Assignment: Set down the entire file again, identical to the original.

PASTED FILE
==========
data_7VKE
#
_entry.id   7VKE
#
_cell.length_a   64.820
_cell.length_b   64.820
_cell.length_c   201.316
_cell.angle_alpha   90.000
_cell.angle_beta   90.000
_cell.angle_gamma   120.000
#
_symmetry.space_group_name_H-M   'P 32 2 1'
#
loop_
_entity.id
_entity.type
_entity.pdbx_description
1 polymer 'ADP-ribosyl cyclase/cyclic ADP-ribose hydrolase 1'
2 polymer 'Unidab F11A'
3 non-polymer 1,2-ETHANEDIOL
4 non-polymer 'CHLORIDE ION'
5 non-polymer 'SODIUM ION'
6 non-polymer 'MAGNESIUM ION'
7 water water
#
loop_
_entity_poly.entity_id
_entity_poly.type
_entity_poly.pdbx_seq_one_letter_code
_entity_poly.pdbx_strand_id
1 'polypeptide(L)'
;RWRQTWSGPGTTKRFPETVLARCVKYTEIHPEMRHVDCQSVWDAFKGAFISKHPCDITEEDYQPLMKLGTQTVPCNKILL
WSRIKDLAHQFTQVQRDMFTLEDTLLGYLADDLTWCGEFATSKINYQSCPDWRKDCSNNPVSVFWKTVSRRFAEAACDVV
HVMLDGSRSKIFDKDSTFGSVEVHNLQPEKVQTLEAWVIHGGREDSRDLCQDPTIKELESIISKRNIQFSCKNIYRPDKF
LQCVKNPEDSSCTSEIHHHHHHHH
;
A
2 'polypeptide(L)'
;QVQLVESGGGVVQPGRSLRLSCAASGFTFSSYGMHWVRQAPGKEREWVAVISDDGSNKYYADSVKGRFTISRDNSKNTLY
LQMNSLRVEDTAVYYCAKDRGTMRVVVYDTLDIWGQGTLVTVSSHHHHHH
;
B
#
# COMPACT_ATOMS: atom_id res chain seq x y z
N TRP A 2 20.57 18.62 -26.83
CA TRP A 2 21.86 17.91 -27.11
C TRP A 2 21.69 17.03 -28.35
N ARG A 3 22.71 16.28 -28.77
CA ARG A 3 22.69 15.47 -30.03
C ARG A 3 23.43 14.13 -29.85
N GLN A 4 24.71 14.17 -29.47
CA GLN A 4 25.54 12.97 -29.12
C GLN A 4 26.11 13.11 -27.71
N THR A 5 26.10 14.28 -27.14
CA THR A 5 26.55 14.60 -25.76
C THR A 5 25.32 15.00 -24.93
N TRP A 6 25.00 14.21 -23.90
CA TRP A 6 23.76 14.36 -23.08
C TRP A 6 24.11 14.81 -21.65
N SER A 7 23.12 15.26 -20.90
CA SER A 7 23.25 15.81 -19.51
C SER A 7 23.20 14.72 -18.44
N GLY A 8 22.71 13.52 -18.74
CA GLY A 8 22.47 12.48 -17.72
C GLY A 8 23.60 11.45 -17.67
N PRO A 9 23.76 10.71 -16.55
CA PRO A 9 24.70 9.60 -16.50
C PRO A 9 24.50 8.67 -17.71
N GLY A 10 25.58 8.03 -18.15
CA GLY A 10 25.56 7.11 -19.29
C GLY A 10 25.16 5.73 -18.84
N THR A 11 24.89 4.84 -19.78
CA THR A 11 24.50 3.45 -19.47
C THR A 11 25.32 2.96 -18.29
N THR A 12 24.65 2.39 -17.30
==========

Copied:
data_7VKE
#
_entry.id   7VKE
#
_cell.length_a   64.820
_cell.length_b   64.820
_cell.length_c   201.316
_cell.angle_alpha   90.000
_cell.angle_beta   90.000
_cell.angle_gamma   120.000
#
_symmetry.space_group_name_H-M   'P 32 2 1'
#
loop_
_entity.id
_entity.type
_entity.pdbx_description
1 polymer 'ADP-ribosyl cyclase/cyclic ADP-ribose hydrolase 1'
2 polymer 'Unidab F11A'
3 non-polymer 1,2-ETHANEDIOL
4 non-polymer 'CHLORIDE ION'
5 non-polymer 'SODIUM ION'
6 non-polymer 'MAGNESIUM ION'
7 water water
#
loop_
_entity_poly.entity_id
_entity_poly.type
_entity_poly.pdbx_seq_one_letter_code
_entity_poly.pdbx_strand_id
1 'polypeptide(L)'
;RWRQTWSGPGTTKRFPETVLARCVKYTEIHPEMRHVDCQSVWDAFKGAFISKHPCDITEEDYQPLMKLGTQTVPCNKILL
WSRIKDLAHQFTQVQRDMFTLEDTLLGYLADDLTWCGEFATSKINYQSCPDWRKDCSNNPVSVFWKTVSRRFAEAACDVV
HVMLDGSRSKIFDKDSTFGSVEVHNLQPEKVQTLEAWVIHGGREDSRDLCQDPTIKELESIISKRNIQFSCKNIYRPDKF
LQCVKNPEDSSCTSEIHHHHHHHH
;
A
2 'polypeptide(L)'
;QVQLVESGGGVVQPGRSLRLSCAASGFTFSSYGMHWVRQAPGKEREWVAVISDDGSNKYYADSVKGRFTISRDNSKNTLY
LQMNSLRVEDTAVYYCAKDRGTMRVVVYDTLDIWGQGTLVTVSSHHHHHH
;
B
#
# COMPACT_ATOMS: atom_id res chain seq x y z
N TRP A 2 20.57 18.62 -26.83
CA TRP A 2 21.86 17.91 -27.11
C TRP A 2 21.69 17.03 -28.35
N ARG A 3 22.71 16.28 -28.77
CA ARG A 3 22.69 15.47 -30.03
C ARG A 3 23.43 14.13 -29.85
N GLN A 4 24.71 14.17 -29.47
CA GLN A 4 25.54 12.97 -29.12
C GLN A 4 26.11 13.11 -27.71
N THR A 5 26.10 14.28 -27.14
CA THR A 5 26.55 14.60 -25.76
C THR A 5 25.32 15.00 -24.93
N TRP A 6 25.00 14.21 -23.90
CA TRP A 6 23.76 14.36 -23.08
C TRP A 6 24.11 14.81 -21.65
N SER A 7 23.12 15.26 -20.90
CA SER A 7 23.25 15.81 -19.51
C SER A 7 23.20 14.72 -18.44
N GLY A 8 22.71 13.52 -18.74
CA GLY A 8 22.47 12.48 -17.72
C GLY A 8 23.60 11.45 -17.67
N PRO A 9 23.76 10.71 -16.55
CA PRO A 9 24.70 9.60 -16.50
C PRO A 9 24.50 8.67 -17.71
N GLY A 10 25.58 8.03 -18.15
CA GLY A 10 25.56 7.11 -19.29
C GLY A 10 25.16 5.73 -18.84
N THR A 11 24.89 4.84 -19.78
CA THR A 11 24.50 3.45 -19.47
C THR A 11 25.32 2.96 -18.29
N THR A 12 24.65 2.39 -17.30